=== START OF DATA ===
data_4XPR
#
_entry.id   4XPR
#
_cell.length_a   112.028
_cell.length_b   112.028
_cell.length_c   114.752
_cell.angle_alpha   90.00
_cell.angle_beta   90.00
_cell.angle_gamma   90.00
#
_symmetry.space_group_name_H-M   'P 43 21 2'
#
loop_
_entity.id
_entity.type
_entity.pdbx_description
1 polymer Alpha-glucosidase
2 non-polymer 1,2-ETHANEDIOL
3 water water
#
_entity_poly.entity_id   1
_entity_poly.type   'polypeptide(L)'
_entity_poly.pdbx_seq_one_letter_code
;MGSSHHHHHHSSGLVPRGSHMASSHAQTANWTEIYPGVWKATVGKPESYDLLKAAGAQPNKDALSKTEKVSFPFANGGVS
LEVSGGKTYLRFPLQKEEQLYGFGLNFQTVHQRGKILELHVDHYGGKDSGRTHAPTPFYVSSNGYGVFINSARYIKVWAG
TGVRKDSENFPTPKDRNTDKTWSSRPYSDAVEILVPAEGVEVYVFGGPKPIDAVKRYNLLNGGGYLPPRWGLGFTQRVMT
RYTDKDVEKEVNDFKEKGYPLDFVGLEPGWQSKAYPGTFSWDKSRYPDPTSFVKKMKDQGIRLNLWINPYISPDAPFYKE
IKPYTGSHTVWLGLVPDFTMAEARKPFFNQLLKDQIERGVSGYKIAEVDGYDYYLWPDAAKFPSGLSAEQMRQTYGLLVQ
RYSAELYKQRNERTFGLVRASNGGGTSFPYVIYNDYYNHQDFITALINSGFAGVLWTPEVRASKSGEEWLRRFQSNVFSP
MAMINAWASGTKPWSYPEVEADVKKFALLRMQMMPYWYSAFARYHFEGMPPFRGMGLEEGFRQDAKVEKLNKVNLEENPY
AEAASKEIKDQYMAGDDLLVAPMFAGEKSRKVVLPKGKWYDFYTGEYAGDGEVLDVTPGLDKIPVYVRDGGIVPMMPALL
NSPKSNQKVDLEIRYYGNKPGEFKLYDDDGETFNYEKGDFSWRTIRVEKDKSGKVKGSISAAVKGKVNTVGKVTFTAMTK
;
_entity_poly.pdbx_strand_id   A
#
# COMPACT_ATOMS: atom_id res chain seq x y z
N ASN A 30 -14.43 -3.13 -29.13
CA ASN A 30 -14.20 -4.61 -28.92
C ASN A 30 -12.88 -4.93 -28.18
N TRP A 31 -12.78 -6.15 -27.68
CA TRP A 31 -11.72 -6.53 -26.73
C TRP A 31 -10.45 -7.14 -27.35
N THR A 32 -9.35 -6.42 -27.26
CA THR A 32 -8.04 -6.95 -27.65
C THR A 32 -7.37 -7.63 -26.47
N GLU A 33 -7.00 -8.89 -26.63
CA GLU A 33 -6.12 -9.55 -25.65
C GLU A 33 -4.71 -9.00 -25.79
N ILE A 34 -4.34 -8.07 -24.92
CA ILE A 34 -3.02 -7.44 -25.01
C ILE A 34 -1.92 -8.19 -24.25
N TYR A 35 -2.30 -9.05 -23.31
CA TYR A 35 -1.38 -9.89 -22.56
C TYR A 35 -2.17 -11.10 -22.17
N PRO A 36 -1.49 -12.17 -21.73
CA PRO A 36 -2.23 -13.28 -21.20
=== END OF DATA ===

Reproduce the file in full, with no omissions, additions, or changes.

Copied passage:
data_4XPR
#
_entry.id   4XPR
#
_cell.length_a   112.028
_cell.length_b   112.028
_cell.length_c   114.752
_cell.angle_alpha   90.00
_cell.angle_beta   90.00
_cell.angle_gamma   90.00
#
_symmetry.space_group_name_H-M   'P 43 21 2'
#
loop_
_entity.id
_entity.type
_entity.pdbx_description
1 polymer Alpha-glucosidase
2 non-polymer 1,2-ETHANEDIOL
3 water water
#
_entity_poly.entity_id   1
_entity_poly.type   'polypeptide(L)'
_entity_poly.pdbx_seq_one_letter_code
;MGSSHHHHHHSSGLVPRGSHMASSHAQTANWTEIYPGVWKATVGKPESYDLLKAAGAQPNKDALSKTEKVSFPFANGGVS
LEVSGGKTYLRFPLQKEEQLYGFGLNFQTVHQRGKILELHVDHYGGKDSGRTHAPTPFYVSSNGYGVFINSARYIKVWAG
TGVRKDSENFPTPKDRNTDKTWSSRPYSDAVEILVPAEGVEVYVFGGPKPIDAVKRYNLLNGGGYLPPRWGLGFTQRVMT
RYTDKDVEKEVNDFKEKGYPLDFVGLEPGWQSKAYPGTFSWDKSRYPDPTSFVKKMKDQGIRLNLWINPYISPDAPFYKE
IKPYTGSHTVWLGLVPDFTMAEARKPFFNQLLKDQIERGVSGYKIAEVDGYDYYLWPDAAKFPSGLSAEQMRQTYGLLVQ
RYSAELYKQRNERTFGLVRASNGGGTSFPYVIYNDYYNHQDFITALINSGFAGVLWTPEVRASKSGEEWLRRFQSNVFSP
MAMINAWASGTKPWSYPEVEADVKKFALLRMQMMPYWYSAFARYHFEGMPPFRGMGLEEGFRQDAKVEKLNKVNLEENPY
AEAASKEIKDQYMAGDDLLVAPMFAGEKSRKVVLPKGKWYDFYTGEYAGDGEVLDVTPGLDKIPVYVRDGGIVPMMPALL
NSPKSNQKVDLEIRYYGNKPGEFKLYDDDGETFNYEKGDFSWRTIRVEKDKSGKVKGSISAAVKGKVNTVGKVTFTAMTK
;
_entity_poly.pdbx_strand_id   A
#
# COMPACT_ATOMS: atom_id res chain seq x y z
N ASN A 30 -14.43 -3.13 -29.13
CA ASN A 30 -14.20 -4.61 -28.92
C ASN A 30 -12.88 -4.93 -28.18
N TRP A 31 -12.78 -6.15 -27.68
CA TRP A 31 -11.72 -6.53 -26.73
C TRP A 31 -10.45 -7.14 -27.35
N THR A 32 -9.35 -6.42 -27.26
CA THR A 32 -8.04 -6.95 -27.65
C THR A 32 -7.37 -7.63 -26.47
N GLU A 33 -7.00 -8.89 -26.63
CA GLU A 33 -6.12 -9.55 -25.65
C GLU A 33 -4.71 -9.00 -25.79
N ILE A 34 -4.34 -8.07 -24.92
CA ILE A 34 -3.02 -7.44 -25.01
C ILE A 34 -1.92 -8.19 -24.25
N TYR A 35 -2.30 -9.05 -23.31
CA TYR A 35 -1.38 -9.89 -22.56
C TYR A 35 -2.17 -11.10 -22.17
N PRO A 36 -1.49 -12.17 -21.73
CA PRO A 36 -2.23 -13.28 -21.20